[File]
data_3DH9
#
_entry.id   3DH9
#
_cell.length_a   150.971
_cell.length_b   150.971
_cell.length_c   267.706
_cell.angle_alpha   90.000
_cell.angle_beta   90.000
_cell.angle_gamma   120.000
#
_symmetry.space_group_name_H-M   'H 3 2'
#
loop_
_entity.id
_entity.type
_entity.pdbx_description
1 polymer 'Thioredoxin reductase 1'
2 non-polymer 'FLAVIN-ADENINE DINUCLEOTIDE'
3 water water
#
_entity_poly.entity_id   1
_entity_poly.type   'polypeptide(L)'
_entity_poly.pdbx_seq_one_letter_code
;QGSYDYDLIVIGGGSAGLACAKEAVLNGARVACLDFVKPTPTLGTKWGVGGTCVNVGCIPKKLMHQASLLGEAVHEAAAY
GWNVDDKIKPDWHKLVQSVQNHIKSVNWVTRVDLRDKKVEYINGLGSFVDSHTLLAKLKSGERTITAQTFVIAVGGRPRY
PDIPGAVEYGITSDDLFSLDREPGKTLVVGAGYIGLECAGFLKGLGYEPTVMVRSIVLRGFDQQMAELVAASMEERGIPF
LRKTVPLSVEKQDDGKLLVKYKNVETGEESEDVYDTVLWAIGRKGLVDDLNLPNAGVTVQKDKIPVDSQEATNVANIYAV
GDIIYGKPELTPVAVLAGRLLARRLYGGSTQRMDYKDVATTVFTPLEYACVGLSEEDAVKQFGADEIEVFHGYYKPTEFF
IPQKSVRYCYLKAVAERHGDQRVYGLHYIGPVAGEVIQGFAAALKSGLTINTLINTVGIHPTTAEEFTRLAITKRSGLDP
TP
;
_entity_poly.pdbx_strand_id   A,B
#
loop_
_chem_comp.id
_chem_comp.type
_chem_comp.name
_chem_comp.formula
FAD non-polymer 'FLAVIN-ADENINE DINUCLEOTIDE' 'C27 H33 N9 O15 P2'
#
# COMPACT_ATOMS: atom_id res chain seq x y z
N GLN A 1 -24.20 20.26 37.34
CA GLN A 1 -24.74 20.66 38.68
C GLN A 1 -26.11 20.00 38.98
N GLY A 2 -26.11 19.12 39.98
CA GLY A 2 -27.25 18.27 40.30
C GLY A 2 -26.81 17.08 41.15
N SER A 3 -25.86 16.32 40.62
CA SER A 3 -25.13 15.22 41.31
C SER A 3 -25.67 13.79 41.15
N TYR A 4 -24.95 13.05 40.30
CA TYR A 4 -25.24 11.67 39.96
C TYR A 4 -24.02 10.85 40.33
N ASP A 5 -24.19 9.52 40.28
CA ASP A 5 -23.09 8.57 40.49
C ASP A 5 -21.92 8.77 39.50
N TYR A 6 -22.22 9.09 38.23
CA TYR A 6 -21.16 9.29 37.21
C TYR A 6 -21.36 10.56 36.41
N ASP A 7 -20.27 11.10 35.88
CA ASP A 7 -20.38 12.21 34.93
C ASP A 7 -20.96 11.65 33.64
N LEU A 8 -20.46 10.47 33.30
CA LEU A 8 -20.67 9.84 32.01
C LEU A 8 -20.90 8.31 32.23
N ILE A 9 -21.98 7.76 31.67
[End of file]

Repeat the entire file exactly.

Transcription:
data_3DH9
#
_entry.id   3DH9
#
_cell.length_a   150.971
_cell.length_b   150.971
_cell.length_c   267.706
_cell.angle_alpha   90.000
_cell.angle_beta   90.000
_cell.angle_gamma   120.000
#
_symmetry.space_group_name_H-M   'H 3 2'
#
loop_
_entity.id
_entity.type
_entity.pdbx_description
1 polymer 'Thioredoxin reductase 1'
2 non-polymer 'FLAVIN-ADENINE DINUCLEOTIDE'
3 water water
#
_entity_poly.entity_id   1
_entity_poly.type   'polypeptide(L)'
_entity_poly.pdbx_seq_one_letter_code
;QGSYDYDLIVIGGGSAGLACAKEAVLNGARVACLDFVKPTPTLGTKWGVGGTCVNVGCIPKKLMHQASLLGEAVHEAAAY
GWNVDDKIKPDWHKLVQSVQNHIKSVNWVTRVDLRDKKVEYINGLGSFVDSHTLLAKLKSGERTITAQTFVIAVGGRPRY
PDIPGAVEYGITSDDLFSLDREPGKTLVVGAGYIGLECAGFLKGLGYEPTVMVRSIVLRGFDQQMAELVAASMEERGIPF
LRKTVPLSVEKQDDGKLLVKYKNVETGEESEDVYDTVLWAIGRKGLVDDLNLPNAGVTVQKDKIPVDSQEATNVANIYAV
GDIIYGKPELTPVAVLAGRLLARRLYGGSTQRMDYKDVATTVFTPLEYACVGLSEEDAVKQFGADEIEVFHGYYKPTEFF
IPQKSVRYCYLKAVAERHGDQRVYGLHYIGPVAGEVIQGFAAALKSGLTINTLINTVGIHPTTAEEFTRLAITKRSGLDP
TP
;
_entity_poly.pdbx_strand_id   A,B
#
loop_
_chem_comp.id
_chem_comp.type
_chem_comp.name
_chem_comp.formula
FAD non-polymer 'FLAVIN-ADENINE DINUCLEOTIDE' 'C27 H33 N9 O15 P2'
#
# COMPACT_ATOMS: atom_id res chain seq x y z
N GLN A 1 -24.20 20.26 37.34
CA GLN A 1 -24.74 20.66 38.68
C GLN A 1 -26.11 20.00 38.98
N GLY A 2 -26.11 19.12 39.98
CA GLY A 2 -27.25 18.27 40.30
C GLY A 2 -26.81 17.08 41.15
N SER A 3 -25.86 16.32 40.62
CA SER A 3 -25.13 15.22 41.31
C SER A 3 -25.67 13.79 41.15
N TYR A 4 -24.95 13.05 40.30
CA TYR A 4 -25.24 11.67 39.96
C TYR A 4 -24.02 10.85 40.33
N ASP A 5 -24.19 9.52 40.28
CA ASP A 5 -23.09 8.57 40.49
C ASP A 5 -21.92 8.77 39.50
N TYR A 6 -22.22 9.09 38.23
CA TYR A 6 -21.16 9.29 37.21
C TYR A 6 -21.36 10.56 36.41
N ASP A 7 -20.27 11.10 35.88
CA ASP A 7 -20.38 12.21 34.93
C ASP A 7 -20.96 11.65 33.64
N LEU A 8 -20.46 10.47 33.30
CA LEU A 8 -20.67 9.84 32.01
C LEU A 8 -20.90 8.31 32.23
N ILE A 9 -21.98 7.76 31.67